The "New Labor" concept that Tony Blair brought in when he became prime minister in 1997 was largely a continuation of the policies of Margaret Thatcher, the Conservative prime minister who rolled back British socialism in the 1980s. The parties have differences over issues such as taxes and labor unions, but the divide seems to be much narrower than at certain times in the past. Nothing like 1945, when Labor successfully campaigned to impose socialism on the country, while Winston Churchill accused them of preparing to form a Gestapo to enforce their system.

One issue that the Tories have pushed, with little apparent gain, in the post-Thatcher era has been Euroskepticism, a desire to limit Britain's integration into the Continental European system that is centered on the European Union (EU). The Euroskeptics range from those who would remove Britain entirely from the EU, to others who want the UK to have limited European involvement, certainly avoiding, for example, the Euro currency.

It seems as though a large share of the British electorate is skeptical about the Euro, and about an overly close involvement with the EU bureaucracy in Brussels. I suppose their rejection of the Tory message in recent years was based more on a perception of extremism, and of the Conservative Party as a one-trick pony, than a fundamental disagreement on the substance of the issue.

Now, as the British seem poised to allow the Cameron family to live at 10 Downing Street, questions continue to be raised about whether the potential prime minister is merely a repackaged Thatcherite, or is really more of a centrist than his recent Tory predecessors.

That question is based in part on what I see as being a flawed premise. Many Britons toward the center and left of the political spectrum tend to classify Thatcher as a right-wing extremist. But she never challenged the existence of Britain's National Health Service, a government-run system that is even more socialist than President Obama's proposed government-run health insurer. She was pro-choice on abortion. And she accepted much of the EU's system of economic regulation, which I don't think would be acceptable to the American body politic. If someone walked into any Republican meeting in the U.S. and advocated those positions, without identifying herself as Margaret Thatcher, she would be tossed out the door.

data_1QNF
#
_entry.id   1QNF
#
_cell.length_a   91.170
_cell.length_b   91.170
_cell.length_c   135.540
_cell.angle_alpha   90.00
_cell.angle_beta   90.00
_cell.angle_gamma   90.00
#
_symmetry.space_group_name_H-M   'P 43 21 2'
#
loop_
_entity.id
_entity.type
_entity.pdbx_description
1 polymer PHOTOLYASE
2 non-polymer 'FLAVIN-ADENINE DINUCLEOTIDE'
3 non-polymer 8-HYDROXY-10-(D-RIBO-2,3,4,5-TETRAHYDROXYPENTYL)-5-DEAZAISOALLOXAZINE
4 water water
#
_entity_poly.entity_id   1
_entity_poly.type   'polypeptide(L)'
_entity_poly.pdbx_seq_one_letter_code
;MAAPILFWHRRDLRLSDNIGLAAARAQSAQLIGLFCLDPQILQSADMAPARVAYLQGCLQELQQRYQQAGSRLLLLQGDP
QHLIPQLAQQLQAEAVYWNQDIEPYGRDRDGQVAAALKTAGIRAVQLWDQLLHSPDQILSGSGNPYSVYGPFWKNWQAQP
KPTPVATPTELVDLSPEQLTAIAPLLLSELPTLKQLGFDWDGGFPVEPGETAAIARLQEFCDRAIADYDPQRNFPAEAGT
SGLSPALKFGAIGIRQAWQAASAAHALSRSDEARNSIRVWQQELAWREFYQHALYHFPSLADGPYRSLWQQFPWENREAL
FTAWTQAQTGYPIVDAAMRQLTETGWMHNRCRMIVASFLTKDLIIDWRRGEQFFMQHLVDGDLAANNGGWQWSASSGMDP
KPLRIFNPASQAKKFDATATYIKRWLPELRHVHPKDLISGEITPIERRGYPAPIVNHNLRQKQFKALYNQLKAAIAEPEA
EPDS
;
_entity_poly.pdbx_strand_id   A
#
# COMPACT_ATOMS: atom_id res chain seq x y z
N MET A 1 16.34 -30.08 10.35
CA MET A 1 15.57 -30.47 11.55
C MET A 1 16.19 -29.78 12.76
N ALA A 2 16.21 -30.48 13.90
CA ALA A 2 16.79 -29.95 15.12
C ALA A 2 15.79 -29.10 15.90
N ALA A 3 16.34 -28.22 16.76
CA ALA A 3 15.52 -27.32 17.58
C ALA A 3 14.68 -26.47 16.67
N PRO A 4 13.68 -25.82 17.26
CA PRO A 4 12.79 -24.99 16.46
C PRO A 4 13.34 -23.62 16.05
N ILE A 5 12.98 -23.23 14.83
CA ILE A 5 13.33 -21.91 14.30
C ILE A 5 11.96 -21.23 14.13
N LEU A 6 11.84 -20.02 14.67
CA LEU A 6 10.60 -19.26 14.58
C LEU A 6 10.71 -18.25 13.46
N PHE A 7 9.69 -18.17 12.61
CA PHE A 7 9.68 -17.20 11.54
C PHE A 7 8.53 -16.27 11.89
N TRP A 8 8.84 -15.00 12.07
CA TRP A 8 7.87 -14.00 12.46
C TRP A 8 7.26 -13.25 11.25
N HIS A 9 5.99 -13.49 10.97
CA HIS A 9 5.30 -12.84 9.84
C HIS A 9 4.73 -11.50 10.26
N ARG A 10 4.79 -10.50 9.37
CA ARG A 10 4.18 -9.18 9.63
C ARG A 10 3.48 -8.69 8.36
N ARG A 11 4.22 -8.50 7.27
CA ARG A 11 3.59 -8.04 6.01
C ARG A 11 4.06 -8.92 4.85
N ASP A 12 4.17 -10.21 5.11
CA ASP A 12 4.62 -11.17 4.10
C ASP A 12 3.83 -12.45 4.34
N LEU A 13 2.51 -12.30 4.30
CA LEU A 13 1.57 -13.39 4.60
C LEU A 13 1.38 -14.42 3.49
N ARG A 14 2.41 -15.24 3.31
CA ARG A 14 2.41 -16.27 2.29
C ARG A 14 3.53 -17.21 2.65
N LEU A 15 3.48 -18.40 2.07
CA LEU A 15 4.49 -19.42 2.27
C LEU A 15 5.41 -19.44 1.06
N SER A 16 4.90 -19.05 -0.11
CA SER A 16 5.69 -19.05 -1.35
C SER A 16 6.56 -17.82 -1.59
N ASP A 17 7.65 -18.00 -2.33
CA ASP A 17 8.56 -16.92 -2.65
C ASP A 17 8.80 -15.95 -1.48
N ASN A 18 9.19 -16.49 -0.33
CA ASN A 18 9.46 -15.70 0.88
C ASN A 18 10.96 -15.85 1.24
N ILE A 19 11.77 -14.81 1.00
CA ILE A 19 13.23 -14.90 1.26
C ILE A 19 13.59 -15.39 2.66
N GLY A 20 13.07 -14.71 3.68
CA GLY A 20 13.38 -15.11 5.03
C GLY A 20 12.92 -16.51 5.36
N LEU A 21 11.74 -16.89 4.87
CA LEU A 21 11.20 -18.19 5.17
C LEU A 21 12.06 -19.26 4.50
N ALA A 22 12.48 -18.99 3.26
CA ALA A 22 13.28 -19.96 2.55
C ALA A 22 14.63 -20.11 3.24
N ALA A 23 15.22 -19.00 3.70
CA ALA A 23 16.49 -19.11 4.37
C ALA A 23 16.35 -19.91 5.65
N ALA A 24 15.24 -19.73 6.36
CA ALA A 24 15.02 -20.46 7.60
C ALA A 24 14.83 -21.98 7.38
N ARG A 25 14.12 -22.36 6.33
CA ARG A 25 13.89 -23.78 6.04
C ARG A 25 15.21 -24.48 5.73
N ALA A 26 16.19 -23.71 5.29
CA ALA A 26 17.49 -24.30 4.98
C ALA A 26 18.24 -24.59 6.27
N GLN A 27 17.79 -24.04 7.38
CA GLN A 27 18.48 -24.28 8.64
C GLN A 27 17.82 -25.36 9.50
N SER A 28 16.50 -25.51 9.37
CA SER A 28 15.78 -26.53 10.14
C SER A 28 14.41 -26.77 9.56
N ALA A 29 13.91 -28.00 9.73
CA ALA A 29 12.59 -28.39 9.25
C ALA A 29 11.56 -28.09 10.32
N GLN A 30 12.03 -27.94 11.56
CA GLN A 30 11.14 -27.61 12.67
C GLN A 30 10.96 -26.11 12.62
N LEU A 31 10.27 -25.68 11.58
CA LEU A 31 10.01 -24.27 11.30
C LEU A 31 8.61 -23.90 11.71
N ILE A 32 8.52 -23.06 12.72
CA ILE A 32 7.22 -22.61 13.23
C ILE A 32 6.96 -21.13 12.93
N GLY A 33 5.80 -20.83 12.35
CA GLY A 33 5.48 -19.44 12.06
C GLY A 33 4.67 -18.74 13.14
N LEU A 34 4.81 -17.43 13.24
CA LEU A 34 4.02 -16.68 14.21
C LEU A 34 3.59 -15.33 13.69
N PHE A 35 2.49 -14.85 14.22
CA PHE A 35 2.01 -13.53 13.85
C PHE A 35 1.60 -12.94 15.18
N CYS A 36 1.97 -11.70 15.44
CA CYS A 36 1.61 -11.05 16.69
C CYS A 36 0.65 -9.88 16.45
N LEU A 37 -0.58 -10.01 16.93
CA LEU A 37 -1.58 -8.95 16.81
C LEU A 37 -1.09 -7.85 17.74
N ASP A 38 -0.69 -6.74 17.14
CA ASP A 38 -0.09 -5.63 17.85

As with anyone in his position, we won't know how David Cameron will govern unless/until he becomes prime minister. But I consider it a safe bet that his government would not be as different from those of Tony Blair and Gordon Brown, as campaign rhetoric would suggest.

Friday, August 21, 2009

Virginia and New Jersey Polls

My impression had been that the parties were going to split the two gubernatorial elections taking place this year, in Virginia and New Jersey. I expected the Democrats to hold on to Virginia, and the Republicans to re-take New Jersey.

But, according to polls reported by Real Clear Politics, Republicans are leading in both of those races, and the G.O.P. is doing slightly better in Virginia than in New Jersey.

In Virginia, Republican former Attorney General Robert McDonnell leads his Democratic opponent, state Senator Creigh Deeds, by 12 percentage points.

Meanwhile, the New Jersey frontrunner, former U.S. Attorney Chris Christie holds an 11.3-point lead over incumbent Democratic Governor Jon Corzine.

As I've previously discussed, personal issues regarding Corzine are a factor in the New Jersey contest. But I suspect that, in both states, voters' perceptions of the parties on the national level are playing a role.